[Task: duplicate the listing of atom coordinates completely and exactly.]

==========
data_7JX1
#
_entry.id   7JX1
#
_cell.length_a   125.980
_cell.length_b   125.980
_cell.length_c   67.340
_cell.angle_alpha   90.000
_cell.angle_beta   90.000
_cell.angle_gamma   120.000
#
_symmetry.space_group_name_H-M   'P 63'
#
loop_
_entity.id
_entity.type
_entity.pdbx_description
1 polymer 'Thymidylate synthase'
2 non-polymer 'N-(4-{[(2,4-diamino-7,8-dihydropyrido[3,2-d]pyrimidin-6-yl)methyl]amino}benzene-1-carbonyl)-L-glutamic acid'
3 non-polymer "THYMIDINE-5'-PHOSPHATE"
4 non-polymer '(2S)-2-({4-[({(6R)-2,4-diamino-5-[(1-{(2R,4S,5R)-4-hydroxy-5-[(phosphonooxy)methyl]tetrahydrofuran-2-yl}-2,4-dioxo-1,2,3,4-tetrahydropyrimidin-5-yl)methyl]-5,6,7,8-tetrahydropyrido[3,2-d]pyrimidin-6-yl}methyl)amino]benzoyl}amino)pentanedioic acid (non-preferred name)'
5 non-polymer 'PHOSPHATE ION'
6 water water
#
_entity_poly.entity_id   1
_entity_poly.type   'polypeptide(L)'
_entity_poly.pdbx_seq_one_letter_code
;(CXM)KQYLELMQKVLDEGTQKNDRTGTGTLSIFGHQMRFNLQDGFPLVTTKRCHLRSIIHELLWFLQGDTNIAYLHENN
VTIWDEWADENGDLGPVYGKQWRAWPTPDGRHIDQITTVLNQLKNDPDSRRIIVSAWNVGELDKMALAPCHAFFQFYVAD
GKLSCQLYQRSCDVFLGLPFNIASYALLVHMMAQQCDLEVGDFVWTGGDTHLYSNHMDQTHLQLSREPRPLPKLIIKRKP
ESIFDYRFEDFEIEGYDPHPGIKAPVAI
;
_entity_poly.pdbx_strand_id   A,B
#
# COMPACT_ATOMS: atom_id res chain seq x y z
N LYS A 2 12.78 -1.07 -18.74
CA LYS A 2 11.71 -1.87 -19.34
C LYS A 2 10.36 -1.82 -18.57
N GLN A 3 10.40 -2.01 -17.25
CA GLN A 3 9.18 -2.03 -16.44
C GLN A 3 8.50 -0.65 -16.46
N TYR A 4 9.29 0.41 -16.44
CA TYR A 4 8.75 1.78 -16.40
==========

data_7JX1
#
_entry.id   7JX1
#
_cell.length_a   125.980
_cell.length_b   125.980
_cell.length_c   67.340
_cell.angle_alpha   90.000
_cell.angle_beta   90.000
_cell.angle_gamma   120.000
#
_symmetry.space_group_name_H-M   'P 63'
#
loop_
_entity.id
_entity.type
_entity.pdbx_description
1 polymer 'Thymidylate synthase'
2 non-polymer 'N-(4-{[(2,4-diamino-7,8-dihydropyrido[3,2-d]pyrimidin-6-yl)methyl]amino}benzene-1-carbonyl)-L-glutamic acid'
3 non-polymer "THYMIDINE-5'-PHOSPHATE"
4 non-polymer '(2S)-2-({4-[({(6R)-2,4-diamino-5-[(1-{(2R,4S,5R)-4-hydroxy-5-[(phosphonooxy)methyl]tetrahydrofuran-2-yl}-2,4-dioxo-1,2,3,4-tetrahydropyrimidin-5-yl)methyl]-5,6,7,8-tetrahydropyrido[3,2-d]pyrimidin-6-yl}methyl)amino]benzoyl}amino)pentanedioic acid (non-preferred name)'
5 non-polymer 'PHOSPHATE ION'
6 water water
#
_entity_poly.entity_id   1
_entity_poly.type   'polypeptide(L)'
_entity_poly.pdbx_seq_one_letter_code
;(CXM)KQYLELMQKVLDEGTQKNDRTGTGTLSIFGHQMRFNLQDGFPLVTTKRCHLRSIIHELLWFLQGDTNIAYLHENN
VTIWDEWADENGDLGPVYGKQWRAWPTPDGRHIDQITTVLNQLKNDPDSRRIIVSAWNVGELDKMALAPCHAFFQFYVAD
GKLSCQLYQRSCDVFLGLPFNIASYALLVHMMAQQCDLEVGDFVWTGGDTHLYSNHMDQTHLQLSREPRPLPKLIIKRKP
ESIFDYRFEDFEIEGYDPHPGIKAPVAI
;
_entity_poly.pdbx_strand_id   A,B
#
# COMPACT_ATOMS: atom_id res chain seq x y z
N LYS A 2 12.78 -1.07 -18.74
CA LYS A 2 11.71 -1.87 -19.34
C LYS A 2 10.36 -1.82 -18.57
N GLN A 3 10.40 -2.01 -17.25
CA GLN A 3 9.18 -2.03 -16.44
C GLN A 3 8.50 -0.65 -16.46
N TYR A 4 9.29 0.41 -16.44
CA TYR A 4 8.75 1.78 -16.40